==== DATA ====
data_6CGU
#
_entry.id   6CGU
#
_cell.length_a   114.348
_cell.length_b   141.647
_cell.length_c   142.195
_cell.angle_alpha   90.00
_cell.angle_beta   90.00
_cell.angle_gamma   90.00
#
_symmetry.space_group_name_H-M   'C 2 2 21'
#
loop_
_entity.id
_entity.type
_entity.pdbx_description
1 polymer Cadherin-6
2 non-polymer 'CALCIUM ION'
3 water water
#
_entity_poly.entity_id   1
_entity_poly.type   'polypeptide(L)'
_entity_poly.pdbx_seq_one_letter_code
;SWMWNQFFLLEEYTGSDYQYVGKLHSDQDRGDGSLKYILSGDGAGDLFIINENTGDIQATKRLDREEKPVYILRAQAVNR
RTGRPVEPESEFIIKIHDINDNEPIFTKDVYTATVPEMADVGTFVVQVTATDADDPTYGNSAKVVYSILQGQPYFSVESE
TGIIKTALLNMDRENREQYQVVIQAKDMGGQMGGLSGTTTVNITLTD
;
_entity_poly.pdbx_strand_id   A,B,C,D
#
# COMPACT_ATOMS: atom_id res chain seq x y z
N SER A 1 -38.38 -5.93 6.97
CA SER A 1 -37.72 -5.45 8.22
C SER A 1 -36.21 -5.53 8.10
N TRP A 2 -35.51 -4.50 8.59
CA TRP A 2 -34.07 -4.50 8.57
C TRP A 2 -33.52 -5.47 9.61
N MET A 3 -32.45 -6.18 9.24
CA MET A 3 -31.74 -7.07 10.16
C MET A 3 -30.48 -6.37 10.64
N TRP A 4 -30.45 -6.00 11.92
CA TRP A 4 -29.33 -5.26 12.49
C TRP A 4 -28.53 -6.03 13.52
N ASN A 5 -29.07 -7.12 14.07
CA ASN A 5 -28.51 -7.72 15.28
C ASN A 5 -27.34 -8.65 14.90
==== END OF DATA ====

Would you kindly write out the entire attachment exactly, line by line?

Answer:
data_6CGU
#
_entry.id   6CGU
#
_cell.length_a   114.348
_cell.length_b   141.647
_cell.length_c   142.195
_cell.angle_alpha   90.00
_cell.angle_beta   90.00
_cell.angle_gamma   90.00
#
_symmetry.space_group_name_H-M   'C 2 2 21'
#
loop_
_entity.id
_entity.type
_entity.pdbx_description
1 polymer Cadherin-6
2 non-polymer 'CALCIUM ION'
3 water water
#
_entity_poly.entity_id   1
_entity_poly.type   'polypeptide(L)'
_entity_poly.pdbx_seq_one_letter_code
;SWMWNQFFLLEEYTGSDYQYVGKLHSDQDRGDGSLKYILSGDGAGDLFIINENTGDIQATKRLDREEKPVYILRAQAVNR
RTGRPVEPESEFIIKIHDINDNEPIFTKDVYTATVPEMADVGTFVVQVTATDADDPTYGNSAKVVYSILQGQPYFSVESE
TGIIKTALLNMDRENREQYQVVIQAKDMGGQMGGLSGTTTVNITLTD
;
_entity_poly.pdbx_strand_id   A,B,C,D
#
# COMPACT_ATOMS: atom_id res chain seq x y z
N SER A 1 -38.38 -5.93 6.97
CA SER A 1 -37.72 -5.45 8.22
C SER A 1 -36.21 -5.53 8.10
N TRP A 2 -35.51 -4.50 8.59
CA TRP A 2 -34.07 -4.50 8.57
C TRP A 2 -33.52 -5.47 9.61
N MET A 3 -32.45 -6.18 9.24
CA MET A 3 -31.74 -7.07 10.16
C MET A 3 -30.48 -6.37 10.64
N TRP A 4 -30.45 -6.00 11.92
CA TRP A 4 -29.33 -5.26 12.49
C TRP A 4 -28.53 -6.03 13.52
N ASN A 5 -29.07 -7.12 14.07
CA ASN A 5 -28.51 -7.72 15.28
C ASN A 5 -27.34 -8.65 14.90